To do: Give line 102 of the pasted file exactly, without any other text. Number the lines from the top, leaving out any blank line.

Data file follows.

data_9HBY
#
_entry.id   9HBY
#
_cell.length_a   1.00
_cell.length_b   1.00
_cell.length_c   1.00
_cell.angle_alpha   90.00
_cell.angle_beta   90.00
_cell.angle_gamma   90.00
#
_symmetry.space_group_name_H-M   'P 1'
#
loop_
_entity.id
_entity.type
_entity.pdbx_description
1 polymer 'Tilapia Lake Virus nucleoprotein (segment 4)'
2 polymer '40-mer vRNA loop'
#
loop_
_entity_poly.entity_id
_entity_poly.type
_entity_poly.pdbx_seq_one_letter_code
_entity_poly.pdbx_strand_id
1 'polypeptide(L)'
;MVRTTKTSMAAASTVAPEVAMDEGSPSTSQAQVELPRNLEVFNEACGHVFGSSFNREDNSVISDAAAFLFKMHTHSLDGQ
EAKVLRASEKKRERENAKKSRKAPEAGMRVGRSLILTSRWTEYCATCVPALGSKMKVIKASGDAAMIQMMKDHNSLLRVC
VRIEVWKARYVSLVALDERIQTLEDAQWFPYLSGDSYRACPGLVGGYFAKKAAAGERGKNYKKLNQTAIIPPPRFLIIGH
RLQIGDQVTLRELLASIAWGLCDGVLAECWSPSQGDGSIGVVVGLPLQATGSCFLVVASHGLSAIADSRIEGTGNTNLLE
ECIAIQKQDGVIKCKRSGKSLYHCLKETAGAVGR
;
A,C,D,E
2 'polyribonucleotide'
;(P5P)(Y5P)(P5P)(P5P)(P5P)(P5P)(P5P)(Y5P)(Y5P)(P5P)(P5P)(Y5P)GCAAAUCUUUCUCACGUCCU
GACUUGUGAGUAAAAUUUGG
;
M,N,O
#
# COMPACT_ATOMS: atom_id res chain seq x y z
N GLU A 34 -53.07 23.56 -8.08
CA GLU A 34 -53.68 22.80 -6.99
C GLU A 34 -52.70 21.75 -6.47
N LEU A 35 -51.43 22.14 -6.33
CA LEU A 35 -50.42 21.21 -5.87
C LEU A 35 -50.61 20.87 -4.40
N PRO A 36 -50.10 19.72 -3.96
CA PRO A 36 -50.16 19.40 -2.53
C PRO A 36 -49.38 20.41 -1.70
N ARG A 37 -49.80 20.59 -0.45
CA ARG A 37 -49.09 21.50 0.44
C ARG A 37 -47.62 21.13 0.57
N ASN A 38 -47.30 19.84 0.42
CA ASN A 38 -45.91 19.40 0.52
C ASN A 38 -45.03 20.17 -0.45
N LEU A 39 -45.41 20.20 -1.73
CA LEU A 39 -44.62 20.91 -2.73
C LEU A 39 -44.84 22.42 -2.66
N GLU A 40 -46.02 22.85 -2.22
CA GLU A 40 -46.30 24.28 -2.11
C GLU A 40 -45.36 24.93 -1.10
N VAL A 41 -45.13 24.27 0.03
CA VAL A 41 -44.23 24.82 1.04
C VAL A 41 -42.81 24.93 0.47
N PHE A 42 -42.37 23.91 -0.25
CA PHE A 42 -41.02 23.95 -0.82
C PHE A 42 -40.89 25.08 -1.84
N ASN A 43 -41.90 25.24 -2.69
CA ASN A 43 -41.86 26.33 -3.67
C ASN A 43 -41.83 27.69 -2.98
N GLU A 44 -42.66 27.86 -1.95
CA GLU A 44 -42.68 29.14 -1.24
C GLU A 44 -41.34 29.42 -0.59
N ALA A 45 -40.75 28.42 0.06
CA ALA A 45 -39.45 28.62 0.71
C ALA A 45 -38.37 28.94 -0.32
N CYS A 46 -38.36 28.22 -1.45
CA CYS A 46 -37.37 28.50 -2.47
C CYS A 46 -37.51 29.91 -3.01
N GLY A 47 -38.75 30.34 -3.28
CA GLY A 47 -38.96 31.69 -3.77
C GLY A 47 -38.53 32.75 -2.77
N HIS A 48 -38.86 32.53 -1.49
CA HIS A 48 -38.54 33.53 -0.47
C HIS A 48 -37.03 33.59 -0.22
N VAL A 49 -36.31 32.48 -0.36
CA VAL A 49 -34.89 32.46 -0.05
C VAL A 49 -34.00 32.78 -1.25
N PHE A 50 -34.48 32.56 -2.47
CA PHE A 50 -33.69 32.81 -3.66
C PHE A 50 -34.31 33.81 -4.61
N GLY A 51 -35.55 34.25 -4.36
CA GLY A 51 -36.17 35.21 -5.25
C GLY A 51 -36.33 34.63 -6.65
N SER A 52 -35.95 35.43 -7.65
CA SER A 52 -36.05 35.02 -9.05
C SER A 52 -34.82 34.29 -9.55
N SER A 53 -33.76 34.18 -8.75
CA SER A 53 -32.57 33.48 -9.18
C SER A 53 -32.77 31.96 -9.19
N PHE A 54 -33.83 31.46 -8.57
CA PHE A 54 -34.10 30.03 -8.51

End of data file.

CA PHE A 54 -34.10 30.03 -8.51